What is memory? Memory or smriti is recreation of things already perceived by the mind. For instance, a person may not always recollect what he ate the previous day, but if he thinks hard, the items that were eaten will flash in the mind. Daily, we are constantly recollecting things perceived in the past.
How does one activate memory? There are two ways: internal and external. The internal way is to revive the undistorted image of perceived incidents in the nerve cells. Perception in the primary stage is registered in the unit mind through the nerve cells, and the vibrations of those perceptions remain embedded in the nerve cells. Some cells carry vibrations of knowledge, others the vibrations of action. Microcosms with brains do not have much difficulty in creating ideas at the psychic level carried through inferences because the vibrations in the nerve cells remain undistorted for quite some time.
If the external factors necessary for the revival of memory remain undisturbed for some time, one can more easily recreate events already perceived. But, after a lapse of much time, when the external factors necessary for the recreation of that image change drastically, it becomes difficult for the brain to remember the details of the event. At this stage, to recollect the image, one has to penetrate the chitta of the unit mind. Of course, once an incident is recollected, its impression remains understood for some time before it finally disappears.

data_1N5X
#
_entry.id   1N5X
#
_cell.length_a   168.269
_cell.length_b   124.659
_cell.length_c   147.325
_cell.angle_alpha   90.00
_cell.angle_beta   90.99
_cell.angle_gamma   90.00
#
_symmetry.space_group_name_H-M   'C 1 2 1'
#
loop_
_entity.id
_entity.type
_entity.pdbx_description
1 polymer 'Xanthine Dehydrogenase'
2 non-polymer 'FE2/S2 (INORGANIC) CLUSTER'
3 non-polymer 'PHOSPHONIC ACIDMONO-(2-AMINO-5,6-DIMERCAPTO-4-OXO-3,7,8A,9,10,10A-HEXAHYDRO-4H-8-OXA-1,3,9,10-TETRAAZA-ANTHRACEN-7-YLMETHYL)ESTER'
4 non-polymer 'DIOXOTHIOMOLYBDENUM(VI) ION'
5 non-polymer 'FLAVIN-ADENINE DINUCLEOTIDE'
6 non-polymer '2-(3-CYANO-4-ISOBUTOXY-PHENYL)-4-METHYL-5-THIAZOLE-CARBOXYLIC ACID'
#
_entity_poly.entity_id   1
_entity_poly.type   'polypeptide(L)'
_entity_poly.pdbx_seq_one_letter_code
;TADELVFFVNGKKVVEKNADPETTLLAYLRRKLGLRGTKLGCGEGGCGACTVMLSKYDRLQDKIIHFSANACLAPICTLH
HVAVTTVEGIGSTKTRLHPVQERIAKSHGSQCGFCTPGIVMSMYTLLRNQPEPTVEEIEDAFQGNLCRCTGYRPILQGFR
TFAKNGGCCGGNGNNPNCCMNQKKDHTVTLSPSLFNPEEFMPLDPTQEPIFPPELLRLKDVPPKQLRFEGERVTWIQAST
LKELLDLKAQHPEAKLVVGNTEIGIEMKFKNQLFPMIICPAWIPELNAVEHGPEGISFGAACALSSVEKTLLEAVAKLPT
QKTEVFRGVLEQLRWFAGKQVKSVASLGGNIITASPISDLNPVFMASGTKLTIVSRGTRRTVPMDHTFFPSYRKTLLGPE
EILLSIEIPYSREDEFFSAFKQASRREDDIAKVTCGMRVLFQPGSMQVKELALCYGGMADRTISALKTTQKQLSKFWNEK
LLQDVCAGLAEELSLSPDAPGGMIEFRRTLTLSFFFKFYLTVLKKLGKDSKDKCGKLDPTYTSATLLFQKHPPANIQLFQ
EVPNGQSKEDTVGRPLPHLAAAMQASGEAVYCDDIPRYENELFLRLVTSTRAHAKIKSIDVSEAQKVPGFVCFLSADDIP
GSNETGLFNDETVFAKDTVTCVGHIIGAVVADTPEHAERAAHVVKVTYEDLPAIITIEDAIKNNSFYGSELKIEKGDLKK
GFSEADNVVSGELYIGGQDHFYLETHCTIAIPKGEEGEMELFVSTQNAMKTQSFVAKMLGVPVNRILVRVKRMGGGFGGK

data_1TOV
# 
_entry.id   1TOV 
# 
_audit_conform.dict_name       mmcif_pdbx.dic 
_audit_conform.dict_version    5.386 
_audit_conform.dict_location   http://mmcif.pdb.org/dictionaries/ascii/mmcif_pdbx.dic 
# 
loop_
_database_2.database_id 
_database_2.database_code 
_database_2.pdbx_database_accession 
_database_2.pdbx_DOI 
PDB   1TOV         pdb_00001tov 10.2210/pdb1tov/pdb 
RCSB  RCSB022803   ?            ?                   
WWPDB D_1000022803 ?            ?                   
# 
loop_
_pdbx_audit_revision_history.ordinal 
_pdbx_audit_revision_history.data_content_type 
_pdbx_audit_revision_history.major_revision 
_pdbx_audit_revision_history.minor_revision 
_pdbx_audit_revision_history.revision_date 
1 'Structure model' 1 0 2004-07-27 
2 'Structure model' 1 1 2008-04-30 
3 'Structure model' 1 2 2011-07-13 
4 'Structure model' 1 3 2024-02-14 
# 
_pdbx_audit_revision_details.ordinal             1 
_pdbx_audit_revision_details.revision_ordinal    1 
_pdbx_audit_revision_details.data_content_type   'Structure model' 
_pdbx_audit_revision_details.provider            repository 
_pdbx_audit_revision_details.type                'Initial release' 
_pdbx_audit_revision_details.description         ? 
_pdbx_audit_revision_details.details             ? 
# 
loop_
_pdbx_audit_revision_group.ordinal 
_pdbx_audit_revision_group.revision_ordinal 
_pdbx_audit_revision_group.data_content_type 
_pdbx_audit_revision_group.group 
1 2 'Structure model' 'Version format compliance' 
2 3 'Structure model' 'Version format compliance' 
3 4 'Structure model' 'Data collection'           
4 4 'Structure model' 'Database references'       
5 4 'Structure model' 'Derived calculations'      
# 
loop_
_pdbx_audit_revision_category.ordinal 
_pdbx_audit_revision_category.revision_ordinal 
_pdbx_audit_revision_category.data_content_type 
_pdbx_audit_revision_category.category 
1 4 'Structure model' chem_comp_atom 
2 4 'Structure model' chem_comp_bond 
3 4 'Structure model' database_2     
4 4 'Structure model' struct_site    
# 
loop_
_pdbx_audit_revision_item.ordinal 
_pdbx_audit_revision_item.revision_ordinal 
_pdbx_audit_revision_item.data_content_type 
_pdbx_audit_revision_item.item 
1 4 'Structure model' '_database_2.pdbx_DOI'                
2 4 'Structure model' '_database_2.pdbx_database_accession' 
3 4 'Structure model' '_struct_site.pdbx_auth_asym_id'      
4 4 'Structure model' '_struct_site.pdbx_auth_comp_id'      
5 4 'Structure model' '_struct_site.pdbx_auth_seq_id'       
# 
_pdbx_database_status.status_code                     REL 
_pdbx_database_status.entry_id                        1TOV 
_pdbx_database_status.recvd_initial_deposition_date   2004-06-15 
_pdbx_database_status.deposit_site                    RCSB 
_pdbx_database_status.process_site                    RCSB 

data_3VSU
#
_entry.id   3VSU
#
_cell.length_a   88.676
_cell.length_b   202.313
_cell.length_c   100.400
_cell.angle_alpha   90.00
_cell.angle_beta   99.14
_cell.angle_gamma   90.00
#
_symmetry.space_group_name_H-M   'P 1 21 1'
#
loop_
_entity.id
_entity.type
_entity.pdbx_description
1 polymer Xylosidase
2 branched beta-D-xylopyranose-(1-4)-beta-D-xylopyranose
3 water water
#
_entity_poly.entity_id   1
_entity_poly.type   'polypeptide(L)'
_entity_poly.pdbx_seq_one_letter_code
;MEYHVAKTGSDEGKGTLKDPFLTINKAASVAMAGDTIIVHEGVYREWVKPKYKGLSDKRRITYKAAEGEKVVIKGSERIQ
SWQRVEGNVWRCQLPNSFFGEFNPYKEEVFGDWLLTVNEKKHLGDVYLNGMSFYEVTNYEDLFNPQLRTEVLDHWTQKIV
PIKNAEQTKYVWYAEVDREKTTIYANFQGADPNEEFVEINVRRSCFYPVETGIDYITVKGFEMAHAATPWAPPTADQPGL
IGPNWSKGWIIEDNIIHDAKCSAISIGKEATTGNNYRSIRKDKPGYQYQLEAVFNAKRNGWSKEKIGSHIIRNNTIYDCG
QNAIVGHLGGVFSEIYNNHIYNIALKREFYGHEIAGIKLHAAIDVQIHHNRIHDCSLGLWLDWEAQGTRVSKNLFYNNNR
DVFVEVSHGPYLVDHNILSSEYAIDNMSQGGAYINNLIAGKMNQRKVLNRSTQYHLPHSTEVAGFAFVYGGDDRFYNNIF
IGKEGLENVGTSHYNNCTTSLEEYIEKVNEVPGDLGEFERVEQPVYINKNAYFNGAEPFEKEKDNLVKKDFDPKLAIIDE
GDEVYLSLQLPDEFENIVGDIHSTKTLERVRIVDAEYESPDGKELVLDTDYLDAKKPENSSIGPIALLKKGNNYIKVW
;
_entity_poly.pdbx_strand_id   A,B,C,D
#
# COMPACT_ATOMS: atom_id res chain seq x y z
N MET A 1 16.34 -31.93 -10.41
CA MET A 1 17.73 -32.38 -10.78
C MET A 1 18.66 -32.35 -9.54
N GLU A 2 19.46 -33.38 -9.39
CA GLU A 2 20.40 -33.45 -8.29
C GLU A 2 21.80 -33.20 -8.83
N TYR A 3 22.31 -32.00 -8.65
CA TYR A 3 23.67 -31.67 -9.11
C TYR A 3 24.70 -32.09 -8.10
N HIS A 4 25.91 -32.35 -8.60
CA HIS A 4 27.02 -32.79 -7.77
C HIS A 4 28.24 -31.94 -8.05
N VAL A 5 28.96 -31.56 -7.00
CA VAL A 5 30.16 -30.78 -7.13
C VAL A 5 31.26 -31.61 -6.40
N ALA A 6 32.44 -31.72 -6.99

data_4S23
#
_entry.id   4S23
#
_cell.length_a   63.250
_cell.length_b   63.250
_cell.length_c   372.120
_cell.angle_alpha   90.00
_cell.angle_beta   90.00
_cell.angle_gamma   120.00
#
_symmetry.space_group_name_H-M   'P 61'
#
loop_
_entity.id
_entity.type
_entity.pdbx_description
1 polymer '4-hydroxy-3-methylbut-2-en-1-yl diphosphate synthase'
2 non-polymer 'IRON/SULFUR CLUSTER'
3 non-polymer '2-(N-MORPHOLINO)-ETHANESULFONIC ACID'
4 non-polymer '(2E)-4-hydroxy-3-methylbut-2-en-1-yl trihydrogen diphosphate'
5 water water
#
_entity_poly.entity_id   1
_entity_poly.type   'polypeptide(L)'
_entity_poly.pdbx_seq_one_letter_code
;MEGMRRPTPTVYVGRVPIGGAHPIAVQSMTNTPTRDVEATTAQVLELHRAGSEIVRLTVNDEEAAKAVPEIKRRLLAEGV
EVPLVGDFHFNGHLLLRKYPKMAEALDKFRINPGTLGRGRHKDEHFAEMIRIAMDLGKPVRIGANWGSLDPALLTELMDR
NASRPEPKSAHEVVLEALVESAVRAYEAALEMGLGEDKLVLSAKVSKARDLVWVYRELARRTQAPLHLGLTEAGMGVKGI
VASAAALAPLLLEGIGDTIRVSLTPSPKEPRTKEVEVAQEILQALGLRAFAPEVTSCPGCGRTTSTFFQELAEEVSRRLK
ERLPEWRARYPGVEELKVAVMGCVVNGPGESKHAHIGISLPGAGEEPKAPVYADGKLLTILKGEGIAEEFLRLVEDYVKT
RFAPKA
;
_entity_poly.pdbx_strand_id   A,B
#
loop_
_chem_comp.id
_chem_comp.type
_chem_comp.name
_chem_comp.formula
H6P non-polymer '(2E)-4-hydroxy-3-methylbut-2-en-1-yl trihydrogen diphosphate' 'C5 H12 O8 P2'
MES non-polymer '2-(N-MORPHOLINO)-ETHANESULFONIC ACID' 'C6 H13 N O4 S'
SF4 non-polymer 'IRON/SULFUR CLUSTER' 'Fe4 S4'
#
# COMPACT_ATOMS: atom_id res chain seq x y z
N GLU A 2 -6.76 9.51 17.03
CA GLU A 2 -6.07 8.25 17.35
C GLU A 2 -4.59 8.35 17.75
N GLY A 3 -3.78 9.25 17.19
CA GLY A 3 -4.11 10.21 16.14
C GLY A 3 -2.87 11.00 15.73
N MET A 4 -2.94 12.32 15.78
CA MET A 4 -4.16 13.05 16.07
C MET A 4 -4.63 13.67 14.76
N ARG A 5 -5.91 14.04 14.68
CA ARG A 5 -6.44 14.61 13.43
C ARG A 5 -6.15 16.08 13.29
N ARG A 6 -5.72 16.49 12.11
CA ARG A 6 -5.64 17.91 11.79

Thus the brain is nothing more than a worldly machine for mental recollection. Its various parts assist the mind in various ways. But the permanent abode of memory is the chitta. So, even though an impression has faded from the nerve cells, the mind can recreate the impression by its own power. When the brain assists in the recollection of any event or fact it is called “cerebral memory”.
The human mind has three stages: crude, subtle and causal. There are also three states in human existence: wakeful, dream and sleep. The crude mind remains active during the wakeful state and the causal mind remains active during sleep. The causal mind is the repository of infinite knowledge. Whatever samskaras we recreate in the wakeful and dream states remain stored in the causal mind. When the causal mind sleeps we call it “death”. After death the disembodied mind floats in the vast space with its unexpressed samskaras. Later on, with the cooperation of the mutative principle, the disembodied mind finds a suitable physical base. The memory of its past life remains awake for approximately the first five years of its new life. Although the child remains in a new physical environment, mentally it continues to live the joys and sorrows of its previous life. That is why children sometimes laugh and cry in their sleep.
To re-experience past events one does not need the cooperation of the old brain. The newly-born mind has not yet had time to build a close relationship with the new brain. The revival of experiences of past lives is what we call “extra-cerebral memory”, and is principally the task of the causal mind. Through sadhana human beings attain a certain degree of control over the relative factors. After a long journey of hundreds of years one begins to visualise the samskaras of one’s past lives. He will intensify his spiritual practice and advance rapidly towards Parama Purusha.